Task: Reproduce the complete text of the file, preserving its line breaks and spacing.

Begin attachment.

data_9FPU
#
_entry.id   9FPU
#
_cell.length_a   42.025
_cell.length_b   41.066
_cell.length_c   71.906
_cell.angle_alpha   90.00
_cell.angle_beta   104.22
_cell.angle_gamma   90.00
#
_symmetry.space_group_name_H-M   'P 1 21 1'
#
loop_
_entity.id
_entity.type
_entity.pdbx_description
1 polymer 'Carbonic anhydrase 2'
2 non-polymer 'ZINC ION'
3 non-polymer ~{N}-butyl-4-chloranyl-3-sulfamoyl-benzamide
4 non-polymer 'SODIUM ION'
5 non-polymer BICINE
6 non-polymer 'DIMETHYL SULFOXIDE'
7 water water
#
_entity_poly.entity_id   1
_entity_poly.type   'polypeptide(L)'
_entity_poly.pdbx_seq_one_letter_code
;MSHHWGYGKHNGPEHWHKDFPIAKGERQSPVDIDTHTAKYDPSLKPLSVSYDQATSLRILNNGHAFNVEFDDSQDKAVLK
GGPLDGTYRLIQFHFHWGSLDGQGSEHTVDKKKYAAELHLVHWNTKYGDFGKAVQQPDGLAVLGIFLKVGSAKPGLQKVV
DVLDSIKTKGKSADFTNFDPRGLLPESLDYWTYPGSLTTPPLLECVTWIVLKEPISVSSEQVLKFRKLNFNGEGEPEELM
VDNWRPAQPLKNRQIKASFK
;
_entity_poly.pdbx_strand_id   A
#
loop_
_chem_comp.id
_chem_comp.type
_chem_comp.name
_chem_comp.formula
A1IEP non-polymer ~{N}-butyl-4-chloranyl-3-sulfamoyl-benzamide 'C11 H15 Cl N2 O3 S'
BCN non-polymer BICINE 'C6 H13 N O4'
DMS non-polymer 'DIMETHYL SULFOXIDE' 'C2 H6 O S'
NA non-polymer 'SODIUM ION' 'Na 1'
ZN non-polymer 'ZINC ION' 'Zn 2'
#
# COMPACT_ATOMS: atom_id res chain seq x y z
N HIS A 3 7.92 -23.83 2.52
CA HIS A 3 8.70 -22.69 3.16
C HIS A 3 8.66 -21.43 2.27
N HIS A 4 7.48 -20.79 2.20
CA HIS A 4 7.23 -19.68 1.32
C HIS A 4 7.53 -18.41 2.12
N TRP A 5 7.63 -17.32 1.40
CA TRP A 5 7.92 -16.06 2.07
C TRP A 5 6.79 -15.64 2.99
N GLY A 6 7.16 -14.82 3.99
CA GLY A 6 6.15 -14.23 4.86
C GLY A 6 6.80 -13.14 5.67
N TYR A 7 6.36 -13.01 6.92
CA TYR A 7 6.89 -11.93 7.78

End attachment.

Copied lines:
data_9FPU
#
_entry.id   9FPU
#
_cell.length_a   42.025
_cell.length_b   41.066
_cell.length_c   71.906
_cell.angle_alpha   90.00
_cell.angle_beta   104.22
_cell.angle_gamma   90.00
#
_symmetry.space_group_name_H-M   'P 1 21 1'
#
loop_
_entity.id
_entity.type
_entity.pdbx_description
1 polymer 'Carbonic anhydrase 2'
2 non-polymer 'ZINC ION'
3 non-polymer ~{N}-butyl-4-chloranyl-3-sulfamoyl-benzamide
4 non-polymer 'SODIUM ION'
5 non-polymer BICINE
6 non-polymer 'DIMETHYL SULFOXIDE'
7 water water
#
_entity_poly.entity_id   1
_entity_poly.type   'polypeptide(L)'
_entity_poly.pdbx_seq_one_letter_code
;MSHHWGYGKHNGPEHWHKDFPIAKGERQSPVDIDTHTAKYDPSLKPLSVSYDQATSLRILNNGHAFNVEFDDSQDKAVLK
GGPLDGTYRLIQFHFHWGSLDGQGSEHTVDKKKYAAELHLVHWNTKYGDFGKAVQQPDGLAVLGIFLKVGSAKPGLQKVV
DVLDSIKTKGKSADFTNFDPRGLLPESLDYWTYPGSLTTPPLLECVTWIVLKEPISVSSEQVLKFRKLNFNGEGEPEELM
VDNWRPAQPLKNRQIKASFK
;
_entity_poly.pdbx_strand_id   A
#
loop_
_chem_comp.id
_chem_comp.type
_chem_comp.name
_chem_comp.formula
A1IEP non-polymer ~{N}-butyl-4-chloranyl-3-sulfamoyl-benzamide 'C11 H15 Cl N2 O3 S'
BCN non-polymer BICINE 'C6 H13 N O4'
DMS non-polymer 'DIMETHYL SULFOXIDE' 'C2 H6 O S'
NA non-polymer 'SODIUM ION' 'Na 1'
ZN non-polymer 'ZINC ION' 'Zn 2'
#
# COMPACT_ATOMS: atom_id res chain seq x y z
N HIS A 3 7.92 -23.83 2.52
CA HIS A 3 8.70 -22.69 3.16
C HIS A 3 8.66 -21.43 2.27
N HIS A 4 7.48 -20.79 2.20
CA HIS A 4 7.23 -19.68 1.32
C HIS A 4 7.53 -18.41 2.12
N TRP A 5 7.63 -17.32 1.40
CA TRP A 5 7.92 -16.06 2.07
C TRP A 5 6.79 -15.64 2.99
N GLY A 6 7.16 -14.82 3.99
CA GLY A 6 6.15 -14.23 4.86
C GLY A 6 6.80 -13.14 5.67
N TYR A 7 6.36 -13.01 6.92
CA TYR A 7 6.89 -11.93 7.78